ASEAN KEY DESTINATIONS
Indonesia to create jobs, growth with $6.55bn stimulus
Indonesia plans to spend more than 72 trillion rupiah ($6.55 billion) on infrastructure and other projects to boost growth and create jobs, reported Reuters.
The country’s finance minister, who announced the plan, added that further funds were available if needed. The planned spending, equivalent to about 1.4 percent of forecast 2009 GDP, comes as Indonesia sees weaker demand for commodities amid a global economic slowdown.
With parliamentary and presidential elections due this year and economic growth set to slow, the government has earmarked $6.55 billion for projects such as roads, water and sanitation plants, irrigation, airport, ports, and railroads.
It also has 51.3 trillion rupiah of unspent funds carried over from the 2008 budget, which could be used for further stimulus measures, Finance Minister Sri Mulyani Indrawati said.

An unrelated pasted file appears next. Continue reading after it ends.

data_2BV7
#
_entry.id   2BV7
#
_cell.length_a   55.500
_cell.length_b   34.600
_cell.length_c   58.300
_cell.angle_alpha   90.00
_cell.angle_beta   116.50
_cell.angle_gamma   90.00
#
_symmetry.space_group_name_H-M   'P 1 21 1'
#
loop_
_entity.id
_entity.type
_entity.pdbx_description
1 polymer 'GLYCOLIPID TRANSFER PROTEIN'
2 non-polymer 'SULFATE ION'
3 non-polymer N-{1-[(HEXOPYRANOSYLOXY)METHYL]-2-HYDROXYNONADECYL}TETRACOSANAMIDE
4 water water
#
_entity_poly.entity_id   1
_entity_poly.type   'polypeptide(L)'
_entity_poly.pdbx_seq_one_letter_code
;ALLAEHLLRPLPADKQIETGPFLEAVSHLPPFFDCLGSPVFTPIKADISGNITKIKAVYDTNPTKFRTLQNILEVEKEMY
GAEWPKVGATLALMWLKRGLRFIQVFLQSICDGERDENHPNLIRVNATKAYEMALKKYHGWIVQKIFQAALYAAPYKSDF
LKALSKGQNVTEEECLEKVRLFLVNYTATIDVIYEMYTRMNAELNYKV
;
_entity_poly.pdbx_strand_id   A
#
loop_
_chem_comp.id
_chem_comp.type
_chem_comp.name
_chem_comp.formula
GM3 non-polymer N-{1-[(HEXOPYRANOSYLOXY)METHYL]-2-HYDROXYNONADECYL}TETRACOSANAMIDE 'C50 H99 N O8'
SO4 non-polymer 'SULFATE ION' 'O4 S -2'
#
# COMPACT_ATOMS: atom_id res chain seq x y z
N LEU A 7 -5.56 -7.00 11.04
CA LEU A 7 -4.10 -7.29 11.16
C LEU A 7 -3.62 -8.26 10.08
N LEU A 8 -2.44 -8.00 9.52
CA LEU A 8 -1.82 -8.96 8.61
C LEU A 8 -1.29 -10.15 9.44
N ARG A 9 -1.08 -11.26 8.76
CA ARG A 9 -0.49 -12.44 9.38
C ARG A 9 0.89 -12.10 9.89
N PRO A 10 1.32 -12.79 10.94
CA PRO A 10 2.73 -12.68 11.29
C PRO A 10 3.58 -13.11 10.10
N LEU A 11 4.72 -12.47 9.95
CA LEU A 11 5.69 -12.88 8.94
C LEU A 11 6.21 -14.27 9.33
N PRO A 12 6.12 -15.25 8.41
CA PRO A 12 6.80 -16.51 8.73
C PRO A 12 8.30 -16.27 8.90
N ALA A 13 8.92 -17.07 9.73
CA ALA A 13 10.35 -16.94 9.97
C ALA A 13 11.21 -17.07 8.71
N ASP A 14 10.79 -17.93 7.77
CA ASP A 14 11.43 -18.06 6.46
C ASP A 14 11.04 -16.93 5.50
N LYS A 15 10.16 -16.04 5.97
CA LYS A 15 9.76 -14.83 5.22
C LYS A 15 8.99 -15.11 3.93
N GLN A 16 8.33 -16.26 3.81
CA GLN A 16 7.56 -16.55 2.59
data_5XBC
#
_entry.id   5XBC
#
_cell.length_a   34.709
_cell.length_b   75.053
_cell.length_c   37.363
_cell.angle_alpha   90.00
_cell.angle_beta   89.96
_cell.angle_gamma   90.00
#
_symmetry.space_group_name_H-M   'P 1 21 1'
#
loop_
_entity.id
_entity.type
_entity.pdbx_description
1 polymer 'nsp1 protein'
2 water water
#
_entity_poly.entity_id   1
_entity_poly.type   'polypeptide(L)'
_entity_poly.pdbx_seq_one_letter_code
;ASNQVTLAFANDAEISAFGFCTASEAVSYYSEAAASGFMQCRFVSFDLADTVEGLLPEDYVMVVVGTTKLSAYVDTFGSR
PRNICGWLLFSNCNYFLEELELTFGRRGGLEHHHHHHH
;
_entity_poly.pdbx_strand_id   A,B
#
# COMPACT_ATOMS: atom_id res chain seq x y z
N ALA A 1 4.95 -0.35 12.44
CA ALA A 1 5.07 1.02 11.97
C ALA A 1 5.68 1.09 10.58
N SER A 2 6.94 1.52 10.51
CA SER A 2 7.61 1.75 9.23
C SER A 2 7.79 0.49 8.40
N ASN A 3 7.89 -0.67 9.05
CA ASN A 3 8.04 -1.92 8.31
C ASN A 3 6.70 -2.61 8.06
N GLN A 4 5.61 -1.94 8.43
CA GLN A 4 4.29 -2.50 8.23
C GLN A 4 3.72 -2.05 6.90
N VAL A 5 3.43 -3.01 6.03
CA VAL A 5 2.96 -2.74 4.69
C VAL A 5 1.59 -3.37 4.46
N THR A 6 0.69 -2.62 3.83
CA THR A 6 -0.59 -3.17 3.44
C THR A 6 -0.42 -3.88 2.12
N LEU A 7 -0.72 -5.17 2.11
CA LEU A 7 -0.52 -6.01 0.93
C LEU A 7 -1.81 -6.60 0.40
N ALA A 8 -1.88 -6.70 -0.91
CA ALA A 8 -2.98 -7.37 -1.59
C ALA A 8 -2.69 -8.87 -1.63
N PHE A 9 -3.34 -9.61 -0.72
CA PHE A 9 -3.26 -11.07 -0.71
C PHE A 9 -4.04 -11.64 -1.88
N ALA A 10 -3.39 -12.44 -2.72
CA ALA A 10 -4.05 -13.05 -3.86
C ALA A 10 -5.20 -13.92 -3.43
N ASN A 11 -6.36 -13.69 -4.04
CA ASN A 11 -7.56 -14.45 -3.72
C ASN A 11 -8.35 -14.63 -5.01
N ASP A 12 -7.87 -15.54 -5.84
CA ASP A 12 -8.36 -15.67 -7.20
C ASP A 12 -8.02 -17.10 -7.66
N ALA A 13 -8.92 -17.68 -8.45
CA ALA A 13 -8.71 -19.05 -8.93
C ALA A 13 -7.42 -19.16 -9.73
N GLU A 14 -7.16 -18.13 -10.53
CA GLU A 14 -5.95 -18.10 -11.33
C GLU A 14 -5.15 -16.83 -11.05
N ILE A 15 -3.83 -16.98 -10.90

Southeast Asia's biggest economy desperately needs to improve its ailing infrastructure, which has suffered from years of underinvestment, leading to higher costs for businesses and crimping growth.
By tackling such "structural constraints", Indrawati said, Indonesia may be able to bring down inflation to 3-5 percent in the next year or two, from around 11 percent currently.
Indrawati reiterated the government's economic growth forecast of 5 percent for 2009 at a media briefing on Monday, down from 6.2 percent in 2008. Economists say Indonesia needs to maintain growth of at least 6 percent in order to create jobs in a population of 226 million.
"Domestic consumption and investment will be the main driver of economic growth throughout 2009," the finance ministry said in a statement. "The government forecasts an economic slowdown will occur during the first half of 2009 and will gradually recover as we enter the second half."
In common with other countries worldwide, Indonesia is relying on the combination of higher spending and lower interest rates to spur growth.
Bank Indonesia (BI), the central bank, is expected to cut its key interest rate BIPG by 25 basis points to 9 percent at its next meeting, on Jan. 7, to drive growth after annual inflation eased more than expected in December to a six-month low on the back of cuts in fuel prices.